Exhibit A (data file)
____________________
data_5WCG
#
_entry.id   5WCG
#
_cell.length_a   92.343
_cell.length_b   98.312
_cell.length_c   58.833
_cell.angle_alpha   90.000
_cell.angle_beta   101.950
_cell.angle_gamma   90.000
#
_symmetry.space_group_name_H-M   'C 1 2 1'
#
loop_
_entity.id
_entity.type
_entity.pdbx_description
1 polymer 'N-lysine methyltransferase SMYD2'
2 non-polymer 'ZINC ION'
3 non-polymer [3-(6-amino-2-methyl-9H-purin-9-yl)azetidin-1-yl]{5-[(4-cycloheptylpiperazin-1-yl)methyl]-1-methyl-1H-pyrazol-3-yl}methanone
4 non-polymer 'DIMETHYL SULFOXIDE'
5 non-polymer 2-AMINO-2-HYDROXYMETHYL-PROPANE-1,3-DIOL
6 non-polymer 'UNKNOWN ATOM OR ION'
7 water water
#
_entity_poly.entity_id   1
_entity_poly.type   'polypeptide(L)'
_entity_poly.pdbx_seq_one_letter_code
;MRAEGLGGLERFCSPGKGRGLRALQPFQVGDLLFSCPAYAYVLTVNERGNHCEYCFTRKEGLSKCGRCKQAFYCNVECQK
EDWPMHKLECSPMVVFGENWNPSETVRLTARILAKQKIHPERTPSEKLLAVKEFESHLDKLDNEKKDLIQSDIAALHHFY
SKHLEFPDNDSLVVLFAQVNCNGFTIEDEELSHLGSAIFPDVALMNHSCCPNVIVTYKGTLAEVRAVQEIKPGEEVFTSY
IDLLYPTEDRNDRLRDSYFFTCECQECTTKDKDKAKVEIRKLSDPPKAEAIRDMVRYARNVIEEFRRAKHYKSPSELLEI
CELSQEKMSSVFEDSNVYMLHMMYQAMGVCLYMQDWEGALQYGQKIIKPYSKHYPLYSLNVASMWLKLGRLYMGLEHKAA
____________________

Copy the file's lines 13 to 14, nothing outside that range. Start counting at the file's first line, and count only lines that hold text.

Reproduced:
#
loop_